Growing your own oregano couldn’t be easier and harvesting, drying and storing all that oregano is super easy too. Here’s how to harvest oregano.
Today, I’d like to talk about one of my favorite plants in our garden and share my tips on how to harvest oregano, dry it and store it for later. Oregano plants have had a special place in my heart ever since we discovered them growing in the landscaping at our last house. I was so excited to discover that they could be easily dug up and split into multiple plants that would continue to thrive and get bigger and bigger every year. You just can’t seem to kill these plants no matter what and their bright green foliage just can’t be beat.
After seeing just how strong and determined these little plants are, I really wasn’t surprised at all when I heard that a lot of traditional cultures have used oregano for its awesome healing powers for thousands of years. A plant that pretty and delicate looking, and yet so strong, is obviously pretty special! 🙂
I like to use oregano straight out of my garden during the warmer months, but I thought I’d get a little ahead of the game this year and dry some for use in the winter as well. I love to use a lot of oregano in my cooking and it seems silly to go and buy it from the store when I have these huge oregano plants growing right here that I know for sure are healthy, happy, pesticide-free plants.
If you’d like to start growing and harvesting your own oregano plants, here’s what you need to know!
How to Harvest Oregano
Oregano is at its peak of flavor right as the flower buds are forming. That’s usually near the beginning of July, but I often end up harvesting it a little before or a little after that with great results.
You’ll also want to choose a warm morning to harvest your oregano because that’s when the essential oils in the plant are the most concentrated.
Choose a stem that you want to snip, and use your scissors or garden clippers to snip it quite far down, right above a “node”, which is where you’ll find two leaves growing out from the stem, or where you find another stem growing out.
When you think you’ve harvested enough, clean the stems gently but thoroughly and dry them well.
How to Dry Oregano
Bundle the stems together and hang them to dry somewhere dark and dry. You can punch a few holes in a paper bag and tie it up around the stems to catch any leaves that fall off as they dry. I honestly just hang them from a cabinet door knob in my kitchen in a spot that doesn’t get direct sunlight, and that usually seems to work just fine!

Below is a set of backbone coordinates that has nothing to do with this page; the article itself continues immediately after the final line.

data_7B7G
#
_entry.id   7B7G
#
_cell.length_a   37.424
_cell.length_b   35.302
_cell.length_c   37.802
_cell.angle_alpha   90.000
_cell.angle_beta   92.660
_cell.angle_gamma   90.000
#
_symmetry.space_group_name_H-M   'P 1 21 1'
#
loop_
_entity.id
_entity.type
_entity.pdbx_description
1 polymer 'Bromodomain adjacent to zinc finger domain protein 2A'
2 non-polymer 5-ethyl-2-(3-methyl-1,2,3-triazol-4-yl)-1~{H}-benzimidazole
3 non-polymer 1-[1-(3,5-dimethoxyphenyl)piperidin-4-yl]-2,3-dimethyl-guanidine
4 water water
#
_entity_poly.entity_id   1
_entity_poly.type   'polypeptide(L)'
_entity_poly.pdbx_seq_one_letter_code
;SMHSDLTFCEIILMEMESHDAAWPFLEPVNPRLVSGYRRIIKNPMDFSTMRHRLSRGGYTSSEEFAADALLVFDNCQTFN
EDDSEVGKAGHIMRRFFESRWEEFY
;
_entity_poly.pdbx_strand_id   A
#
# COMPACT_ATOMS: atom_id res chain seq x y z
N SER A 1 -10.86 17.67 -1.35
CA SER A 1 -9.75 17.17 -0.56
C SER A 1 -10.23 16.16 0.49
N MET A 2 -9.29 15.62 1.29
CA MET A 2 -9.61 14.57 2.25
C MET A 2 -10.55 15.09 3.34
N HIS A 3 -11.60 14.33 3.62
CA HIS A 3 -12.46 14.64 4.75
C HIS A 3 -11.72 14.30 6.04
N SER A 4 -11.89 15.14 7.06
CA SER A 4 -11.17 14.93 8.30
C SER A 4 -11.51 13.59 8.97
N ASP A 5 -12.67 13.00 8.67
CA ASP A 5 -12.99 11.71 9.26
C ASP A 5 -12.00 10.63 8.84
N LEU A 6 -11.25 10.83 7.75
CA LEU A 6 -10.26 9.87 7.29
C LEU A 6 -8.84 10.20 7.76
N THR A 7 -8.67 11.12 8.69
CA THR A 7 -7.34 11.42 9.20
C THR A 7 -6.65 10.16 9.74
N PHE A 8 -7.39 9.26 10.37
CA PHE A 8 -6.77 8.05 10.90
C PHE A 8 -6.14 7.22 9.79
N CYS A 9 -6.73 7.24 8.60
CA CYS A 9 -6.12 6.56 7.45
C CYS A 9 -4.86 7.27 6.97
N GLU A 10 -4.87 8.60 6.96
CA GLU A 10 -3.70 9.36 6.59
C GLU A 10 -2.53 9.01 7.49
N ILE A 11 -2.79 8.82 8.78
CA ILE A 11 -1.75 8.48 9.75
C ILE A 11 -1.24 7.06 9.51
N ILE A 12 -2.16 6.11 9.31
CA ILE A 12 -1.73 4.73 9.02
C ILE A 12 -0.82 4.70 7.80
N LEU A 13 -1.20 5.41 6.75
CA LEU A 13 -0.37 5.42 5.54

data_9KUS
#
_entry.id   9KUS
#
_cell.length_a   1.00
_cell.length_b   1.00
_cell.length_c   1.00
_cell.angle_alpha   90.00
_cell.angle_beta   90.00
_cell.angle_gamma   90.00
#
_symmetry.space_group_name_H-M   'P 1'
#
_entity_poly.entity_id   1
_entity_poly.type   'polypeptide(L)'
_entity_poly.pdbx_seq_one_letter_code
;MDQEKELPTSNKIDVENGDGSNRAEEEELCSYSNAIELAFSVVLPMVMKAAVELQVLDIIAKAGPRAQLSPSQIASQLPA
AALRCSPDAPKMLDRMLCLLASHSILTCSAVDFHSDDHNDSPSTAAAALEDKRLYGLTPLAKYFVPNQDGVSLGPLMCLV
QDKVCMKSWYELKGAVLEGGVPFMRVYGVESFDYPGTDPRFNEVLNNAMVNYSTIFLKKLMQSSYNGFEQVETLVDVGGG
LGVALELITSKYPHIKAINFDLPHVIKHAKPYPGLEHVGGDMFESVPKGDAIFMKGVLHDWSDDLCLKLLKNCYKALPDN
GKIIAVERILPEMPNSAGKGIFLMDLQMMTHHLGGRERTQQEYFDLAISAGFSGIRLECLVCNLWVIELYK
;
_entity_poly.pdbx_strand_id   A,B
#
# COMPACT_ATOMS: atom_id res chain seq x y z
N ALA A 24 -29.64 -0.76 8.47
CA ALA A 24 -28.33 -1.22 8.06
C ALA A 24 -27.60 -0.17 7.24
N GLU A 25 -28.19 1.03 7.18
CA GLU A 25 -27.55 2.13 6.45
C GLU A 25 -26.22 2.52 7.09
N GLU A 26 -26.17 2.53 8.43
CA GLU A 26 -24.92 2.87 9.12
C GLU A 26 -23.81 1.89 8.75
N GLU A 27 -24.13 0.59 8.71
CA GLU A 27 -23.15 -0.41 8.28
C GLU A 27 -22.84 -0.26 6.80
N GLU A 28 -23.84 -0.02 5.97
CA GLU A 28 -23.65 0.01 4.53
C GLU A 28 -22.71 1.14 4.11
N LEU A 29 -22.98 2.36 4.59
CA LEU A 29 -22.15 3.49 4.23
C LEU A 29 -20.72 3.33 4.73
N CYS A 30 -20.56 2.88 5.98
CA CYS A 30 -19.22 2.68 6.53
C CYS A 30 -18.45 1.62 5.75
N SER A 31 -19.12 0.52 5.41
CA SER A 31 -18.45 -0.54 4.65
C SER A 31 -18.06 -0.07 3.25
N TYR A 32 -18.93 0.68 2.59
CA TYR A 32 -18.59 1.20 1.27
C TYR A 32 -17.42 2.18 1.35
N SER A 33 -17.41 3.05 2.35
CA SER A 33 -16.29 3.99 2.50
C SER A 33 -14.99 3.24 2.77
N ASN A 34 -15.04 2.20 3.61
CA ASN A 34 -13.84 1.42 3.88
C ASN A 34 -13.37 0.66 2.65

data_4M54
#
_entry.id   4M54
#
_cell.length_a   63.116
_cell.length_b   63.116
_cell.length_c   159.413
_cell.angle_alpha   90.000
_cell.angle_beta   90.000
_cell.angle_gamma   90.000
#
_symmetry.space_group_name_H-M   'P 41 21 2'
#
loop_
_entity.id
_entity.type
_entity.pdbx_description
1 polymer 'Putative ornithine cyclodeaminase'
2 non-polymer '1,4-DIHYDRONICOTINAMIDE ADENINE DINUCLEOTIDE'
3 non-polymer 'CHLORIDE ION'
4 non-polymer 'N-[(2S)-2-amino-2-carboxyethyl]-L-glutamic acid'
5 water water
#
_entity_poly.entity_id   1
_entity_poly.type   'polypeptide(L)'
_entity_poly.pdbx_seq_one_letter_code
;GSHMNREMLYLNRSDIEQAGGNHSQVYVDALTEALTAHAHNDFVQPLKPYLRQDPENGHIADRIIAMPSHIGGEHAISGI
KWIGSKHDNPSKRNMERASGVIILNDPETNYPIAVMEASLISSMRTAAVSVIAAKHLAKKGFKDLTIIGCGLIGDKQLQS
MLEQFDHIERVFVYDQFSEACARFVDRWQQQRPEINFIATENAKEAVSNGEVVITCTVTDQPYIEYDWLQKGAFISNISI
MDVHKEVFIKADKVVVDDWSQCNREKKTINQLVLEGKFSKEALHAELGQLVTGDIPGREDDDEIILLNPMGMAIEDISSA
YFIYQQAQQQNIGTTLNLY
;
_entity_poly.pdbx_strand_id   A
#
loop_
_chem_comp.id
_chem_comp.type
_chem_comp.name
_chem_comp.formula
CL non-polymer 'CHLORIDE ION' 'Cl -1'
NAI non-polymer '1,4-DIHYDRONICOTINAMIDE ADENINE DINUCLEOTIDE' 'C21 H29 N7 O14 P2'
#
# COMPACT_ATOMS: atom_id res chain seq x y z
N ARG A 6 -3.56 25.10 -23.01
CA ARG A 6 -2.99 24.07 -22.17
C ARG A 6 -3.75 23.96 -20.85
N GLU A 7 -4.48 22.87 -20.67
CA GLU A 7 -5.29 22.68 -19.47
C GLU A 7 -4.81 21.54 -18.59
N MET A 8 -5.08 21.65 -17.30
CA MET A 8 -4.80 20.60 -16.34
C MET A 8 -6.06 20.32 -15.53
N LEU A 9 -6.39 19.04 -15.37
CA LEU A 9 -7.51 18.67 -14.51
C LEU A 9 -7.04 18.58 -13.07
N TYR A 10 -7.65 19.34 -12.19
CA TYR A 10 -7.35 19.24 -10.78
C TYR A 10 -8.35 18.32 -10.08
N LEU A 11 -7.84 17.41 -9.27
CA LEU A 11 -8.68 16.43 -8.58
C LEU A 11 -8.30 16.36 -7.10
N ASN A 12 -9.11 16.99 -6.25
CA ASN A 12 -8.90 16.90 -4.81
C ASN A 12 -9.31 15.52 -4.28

You can also use your oven to dry oregano. You can find my method for doing that here: How to dry herbs in your oven.
Once the oregano is dry, just use your hand to crumble the crispy leaves off of the stem. The stem itself is pretty bitter, but word on the street is that you can use the dried stems in a smoker to impart a nice flavor to whatever you’re cooking. 🙂
Store your freshly dried herbs just as you would any other herbs from the store. Place them in an airtight container such as a little mason jar and keep them out of direct sunlight and away from too much heat. The herbs will give you the best flavor if you use them up within six months or so, but they should still be much better than regular store bought herbs even if you use them right up until fresh herbs are available in your garden again next year. 🙂
Do you grow herbs in your garden? Have you ever tried drying them so you can use them all year long?
Did you enjoy these tips on how to harvest oregano? Here are more helpful ideas like this:
- How to Harvest Basil for Strong, Healthy, Productive Plants
- How to Successfully Grow Your First Grape Vines
- Baking Soda Tricks for the Garden
- The Secret to Perfect, Easy to Work Garden Soil
- The Creek Line House Gardening Archives
Courtenay Hartford is the author of creeklinehouse.com, a blog based on her adventures renovating a 120-year-old farmhouse in rural Ontario, Canada. On her blog, Courtenay shares interior design tips based on her own farmhouse and her work as founder and stylist of the interior photography firm Art & Spaces. She also writes about her farmhouse garden, plant-based recipes, family travel, and homekeeping best practices. Courtenay is the author of the book The Cleaning Ninja and has been featured in numerous magazines including Country Sampler Farmhouse Style, Better Homes and Gardens, Parents Magazine, Real Simple, and Our Homes.